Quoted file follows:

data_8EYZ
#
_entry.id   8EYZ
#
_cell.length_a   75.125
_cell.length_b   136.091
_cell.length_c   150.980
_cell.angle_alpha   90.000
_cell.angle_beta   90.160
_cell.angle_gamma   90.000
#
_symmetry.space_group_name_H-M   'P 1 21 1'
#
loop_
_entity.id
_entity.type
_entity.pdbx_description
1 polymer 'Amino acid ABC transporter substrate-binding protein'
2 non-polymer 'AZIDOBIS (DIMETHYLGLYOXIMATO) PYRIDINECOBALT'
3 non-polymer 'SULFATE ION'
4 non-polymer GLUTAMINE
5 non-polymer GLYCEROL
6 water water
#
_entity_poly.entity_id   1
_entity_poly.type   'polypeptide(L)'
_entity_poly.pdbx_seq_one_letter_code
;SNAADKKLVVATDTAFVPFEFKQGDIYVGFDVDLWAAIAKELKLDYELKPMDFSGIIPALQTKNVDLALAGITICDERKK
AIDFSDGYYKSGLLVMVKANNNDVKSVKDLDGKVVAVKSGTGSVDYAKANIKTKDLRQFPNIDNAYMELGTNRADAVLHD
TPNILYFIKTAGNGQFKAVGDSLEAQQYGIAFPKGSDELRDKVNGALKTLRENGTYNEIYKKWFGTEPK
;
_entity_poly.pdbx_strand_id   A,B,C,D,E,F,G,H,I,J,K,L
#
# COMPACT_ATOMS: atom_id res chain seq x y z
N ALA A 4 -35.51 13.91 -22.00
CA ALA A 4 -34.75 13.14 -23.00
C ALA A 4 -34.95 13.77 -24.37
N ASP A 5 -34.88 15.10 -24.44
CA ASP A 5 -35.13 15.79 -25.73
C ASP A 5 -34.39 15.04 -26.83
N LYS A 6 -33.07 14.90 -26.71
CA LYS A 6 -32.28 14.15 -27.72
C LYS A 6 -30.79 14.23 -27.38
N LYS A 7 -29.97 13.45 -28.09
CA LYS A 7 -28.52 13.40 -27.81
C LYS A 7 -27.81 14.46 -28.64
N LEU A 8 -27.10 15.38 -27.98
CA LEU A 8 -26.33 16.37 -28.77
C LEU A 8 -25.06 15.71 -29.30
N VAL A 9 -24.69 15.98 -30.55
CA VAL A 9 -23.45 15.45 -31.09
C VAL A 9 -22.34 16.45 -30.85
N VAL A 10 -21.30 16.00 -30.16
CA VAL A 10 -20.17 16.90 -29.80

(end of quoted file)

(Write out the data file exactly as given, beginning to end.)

data_8EYZ
#
_entry.id   8EYZ
#
_cell.length_a   75.125
_cell.length_b   136.091
_cell.length_c   150.980
_cell.angle_alpha   90.000
_cell.angle_beta   90.160
_cell.angle_gamma   90.000
#
_symmetry.space_group_name_H-M   'P 1 21 1'
#
loop_
_entity.id
_entity.type
_entity.pdbx_description
1 polymer 'Amino acid ABC transporter substrate-binding protein'
2 non-polymer 'AZIDOBIS (DIMETHYLGLYOXIMATO) PYRIDINECOBALT'
3 non-polymer 'SULFATE ION'
4 non-polymer GLUTAMINE
5 non-polymer GLYCEROL
6 water water
#
_entity_poly.entity_id   1
_entity_poly.type   'polypeptide(L)'
_entity_poly.pdbx_seq_one_letter_code
;SNAADKKLVVATDTAFVPFEFKQGDIYVGFDVDLWAAIAKELKLDYELKPMDFSGIIPALQTKNVDLALAGITICDERKK
AIDFSDGYYKSGLLVMVKANNNDVKSVKDLDGKVVAVKSGTGSVDYAKANIKTKDLRQFPNIDNAYMELGTNRADAVLHD
TPNILYFIKTAGNGQFKAVGDSLEAQQYGIAFPKGSDELRDKVNGALKTLRENGTYNEIYKKWFGTEPK
;
_entity_poly.pdbx_strand_id   A,B,C,D,E,F,G,H,I,J,K,L
#
# COMPACT_ATOMS: atom_id res chain seq x y z
N ALA A 4 -35.51 13.91 -22.00
CA ALA A 4 -34.75 13.14 -23.00
C ALA A 4 -34.95 13.77 -24.37
N ASP A 5 -34.88 15.10 -24.44
CA ASP A 5 -35.13 15.79 -25.73
C ASP A 5 -34.39 15.04 -26.83
N LYS A 6 -33.07 14.90 -26.71
CA LYS A 6 -32.28 14.15 -27.72
C LYS A 6 -30.79 14.23 -27.38
N LYS A 7 -29.97 13.45 -28.09
CA LYS A 7 -28.52 13.40 -27.81
C LYS A 7 -27.81 14.46 -28.64
N LEU A 8 -27.10 15.38 -27.98
CA LEU A 8 -26.33 16.37 -28.77
C LEU A 8 -25.06 15.71 -29.30
N VAL A 9 -24.69 15.98 -30.55
CA VAL A 9 -23.45 15.45 -31.09
C VAL A 9 -22.34 16.45 -30.85
N VAL A 10 -21.30 16.00 -30.16
CA VAL A 10 -20.17 16.90 -29.80